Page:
Plants experience moisture stress when subjected to temperatures that are higher than their ideal range for growth and development. It is a major environmental element that can have a detrimental influence on plant health and agricultural yield. A field experiment was conducted in the rabi season of 2021-22 under irrigated and moisture stress conditions on medium black soil to study the effect on growth and yield variation in chickpea genotypes and to assess the physiological and biochemical variation in chickpea under soil moisture stress and non-stress conditions.
According to the findings, measures such as relative leaf water content, SPAD index, chlorophyll stability index, membrane injury index, proline concentration, and glycine betaine are the most beneficial when choosing genotypes for drought resistance. Under both circumstances, genotypes (Phule G-1415-15-15), (Phule G-1415-13-20), and (Phule G-1424-7-7) had the maximum grain production per plant and harvest index values.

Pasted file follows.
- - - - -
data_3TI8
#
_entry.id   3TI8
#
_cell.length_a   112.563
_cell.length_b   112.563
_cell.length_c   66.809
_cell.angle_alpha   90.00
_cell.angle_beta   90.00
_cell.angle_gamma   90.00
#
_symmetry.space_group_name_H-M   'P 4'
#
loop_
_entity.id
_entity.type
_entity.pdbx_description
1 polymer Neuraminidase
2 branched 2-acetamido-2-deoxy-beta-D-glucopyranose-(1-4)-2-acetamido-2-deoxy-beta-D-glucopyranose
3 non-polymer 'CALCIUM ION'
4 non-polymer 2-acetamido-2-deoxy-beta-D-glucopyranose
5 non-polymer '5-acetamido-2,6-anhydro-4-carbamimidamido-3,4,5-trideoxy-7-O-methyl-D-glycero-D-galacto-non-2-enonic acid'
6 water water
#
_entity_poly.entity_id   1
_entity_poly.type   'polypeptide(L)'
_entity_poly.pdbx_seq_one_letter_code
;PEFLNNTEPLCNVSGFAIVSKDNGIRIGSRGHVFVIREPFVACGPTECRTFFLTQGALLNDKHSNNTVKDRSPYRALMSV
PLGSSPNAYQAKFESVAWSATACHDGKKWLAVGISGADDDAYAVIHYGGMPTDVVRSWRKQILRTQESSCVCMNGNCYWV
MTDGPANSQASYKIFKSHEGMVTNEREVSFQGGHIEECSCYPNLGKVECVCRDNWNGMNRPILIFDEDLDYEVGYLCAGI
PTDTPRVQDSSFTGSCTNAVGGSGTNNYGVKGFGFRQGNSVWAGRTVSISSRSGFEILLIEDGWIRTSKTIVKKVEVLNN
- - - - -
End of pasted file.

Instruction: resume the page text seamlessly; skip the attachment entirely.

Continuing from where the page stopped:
The genotypes Phule G-1415-15-15, Phule G-1415-13-20, and Phule G-1424-7-7 exhibited higher values of number of secondary branches, relative leaf water content, leaf area, SPAD index, chlorophyll stability index, grain yield, harvest index, drought tolerance efficiency, and lower values of membrane injury index and drought susceptible index, indicating drought tolerance behavior, in the current study. These genotypes can be exploited as a source of drought resistance in future breeding programs to generate drought-tolerant genotypes in chickpea.